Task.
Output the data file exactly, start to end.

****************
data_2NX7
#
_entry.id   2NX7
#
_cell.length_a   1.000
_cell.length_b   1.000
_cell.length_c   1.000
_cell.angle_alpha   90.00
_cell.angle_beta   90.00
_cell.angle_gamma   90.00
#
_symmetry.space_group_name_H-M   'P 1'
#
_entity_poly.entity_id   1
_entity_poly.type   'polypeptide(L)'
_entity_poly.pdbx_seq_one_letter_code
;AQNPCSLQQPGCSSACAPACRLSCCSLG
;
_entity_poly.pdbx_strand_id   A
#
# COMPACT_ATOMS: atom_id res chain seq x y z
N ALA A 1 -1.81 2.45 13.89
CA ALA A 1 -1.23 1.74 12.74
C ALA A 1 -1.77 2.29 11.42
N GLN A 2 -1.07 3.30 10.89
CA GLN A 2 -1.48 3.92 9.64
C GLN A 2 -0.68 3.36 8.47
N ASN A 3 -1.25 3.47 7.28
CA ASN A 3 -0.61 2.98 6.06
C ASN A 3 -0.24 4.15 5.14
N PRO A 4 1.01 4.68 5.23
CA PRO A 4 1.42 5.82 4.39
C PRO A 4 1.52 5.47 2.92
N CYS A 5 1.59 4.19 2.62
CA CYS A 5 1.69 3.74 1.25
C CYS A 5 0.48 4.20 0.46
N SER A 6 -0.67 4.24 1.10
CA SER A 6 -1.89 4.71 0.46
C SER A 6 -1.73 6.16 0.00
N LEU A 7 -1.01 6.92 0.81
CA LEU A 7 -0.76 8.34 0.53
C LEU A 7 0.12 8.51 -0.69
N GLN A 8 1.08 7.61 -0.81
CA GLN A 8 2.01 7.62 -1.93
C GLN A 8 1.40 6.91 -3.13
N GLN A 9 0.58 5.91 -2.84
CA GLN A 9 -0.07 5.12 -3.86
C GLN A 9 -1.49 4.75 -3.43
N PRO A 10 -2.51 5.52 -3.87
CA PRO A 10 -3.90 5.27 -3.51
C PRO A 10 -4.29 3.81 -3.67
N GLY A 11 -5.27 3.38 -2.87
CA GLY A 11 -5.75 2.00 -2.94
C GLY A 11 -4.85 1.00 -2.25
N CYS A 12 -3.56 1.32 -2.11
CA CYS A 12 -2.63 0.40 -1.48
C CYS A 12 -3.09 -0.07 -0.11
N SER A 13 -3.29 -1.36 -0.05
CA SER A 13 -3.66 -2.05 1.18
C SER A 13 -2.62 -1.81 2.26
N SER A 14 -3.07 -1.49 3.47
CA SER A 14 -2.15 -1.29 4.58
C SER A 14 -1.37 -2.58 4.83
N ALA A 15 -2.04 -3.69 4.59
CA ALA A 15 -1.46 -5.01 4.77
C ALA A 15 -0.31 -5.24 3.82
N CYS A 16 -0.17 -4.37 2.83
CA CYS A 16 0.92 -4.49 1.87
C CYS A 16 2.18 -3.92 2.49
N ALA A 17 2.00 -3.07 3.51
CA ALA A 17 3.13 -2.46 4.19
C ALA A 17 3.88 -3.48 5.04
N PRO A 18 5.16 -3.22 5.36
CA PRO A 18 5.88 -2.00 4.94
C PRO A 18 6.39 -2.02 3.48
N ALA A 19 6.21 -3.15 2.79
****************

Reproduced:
data_2NX7
#
_entry.id   2NX7
#
_cell.length_a   1.000
_cell.length_b   1.000
_cell.length_c   1.000
_cell.angle_alpha   90.00
_cell.angle_beta   90.00
_cell.angle_gamma   90.00
#
_symmetry.space_group_name_H-M   'P 1'
#
_entity_poly.entity_id   1
_entity_poly.type   'polypeptide(L)'
_entity_poly.pdbx_seq_one_letter_code
;AQNPCSLQQPGCSSACAPACRLSCCSLG
;
_entity_poly.pdbx_strand_id   A
#
# COMPACT_ATOMS: atom_id res chain seq x y z
N ALA A 1 -1.81 2.45 13.89
CA ALA A 1 -1.23 1.74 12.74
C ALA A 1 -1.77 2.29 11.42
N GLN A 2 -1.07 3.30 10.89
CA GLN A 2 -1.48 3.92 9.64
C GLN A 2 -0.68 3.36 8.47
N ASN A 3 -1.25 3.47 7.28
CA ASN A 3 -0.61 2.98 6.06
C ASN A 3 -0.24 4.15 5.14
N PRO A 4 1.01 4.68 5.23
CA PRO A 4 1.42 5.82 4.39
C PRO A 4 1.52 5.47 2.92
N CYS A 5 1.59 4.19 2.62
CA CYS A 5 1.69 3.74 1.25
C CYS A 5 0.48 4.20 0.46
N SER A 6 -0.67 4.24 1.10
CA SER A 6 -1.89 4.71 0.46
C SER A 6 -1.73 6.16 0.00
N LEU A 7 -1.01 6.92 0.81
CA LEU A 7 -0.76 8.34 0.53
C LEU A 7 0.12 8.51 -0.69
N GLN A 8 1.08 7.61 -0.81
CA GLN A 8 2.01 7.62 -1.93
C GLN A 8 1.40 6.91 -3.13
N GLN A 9 0.58 5.91 -2.84
CA GLN A 9 -0.07 5.12 -3.86
C GLN A 9 -1.49 4.75 -3.43
N PRO A 10 -2.51 5.52 -3.87
CA PRO A 10 -3.90 5.27 -3.51
C PRO A 10 -4.29 3.81 -3.67
N GLY A 11 -5.27 3.38 -2.87
CA GLY A 11 -5.75 2.00 -2.94
C GLY A 11 -4.85 1.00 -2.25
N CYS A 12 -3.56 1.32 -2.11
CA CYS A 12 -2.63 0.40 -1.48
C CYS A 12 -3.09 -0.07 -0.11
N SER A 13 -3.29 -1.36 -0.05
CA SER A 13 -3.66 -2.05 1.18
C SER A 13 -2.62 -1.81 2.26
N SER A 14 -3.07 -1.49 3.47
CA SER A 14 -2.15 -1.29 4.58
C SER A 14 -1.37 -2.58 4.83
N ALA A 15 -2.04 -3.69 4.59
CA ALA A 15 -1.46 -5.01 4.77
C ALA A 15 -0.31 -5.24 3.82
N CYS A 16 -0.17 -4.37 2.83
CA CYS A 16 0.92 -4.49 1.87
C CYS A 16 2.18 -3.92 2.49
N ALA A 17 2.00 -3.07 3.51
CA ALA A 17 3.13 -2.46 4.19
C ALA A 17 3.88 -3.48 5.04
N PRO A 18 5.16 -3.22 5.36
CA PRO A 18 5.88 -2.00 4.94
C PRO A 18 6.39 -2.02 3.48
N ALA A 19 6.21 -3.15 2.79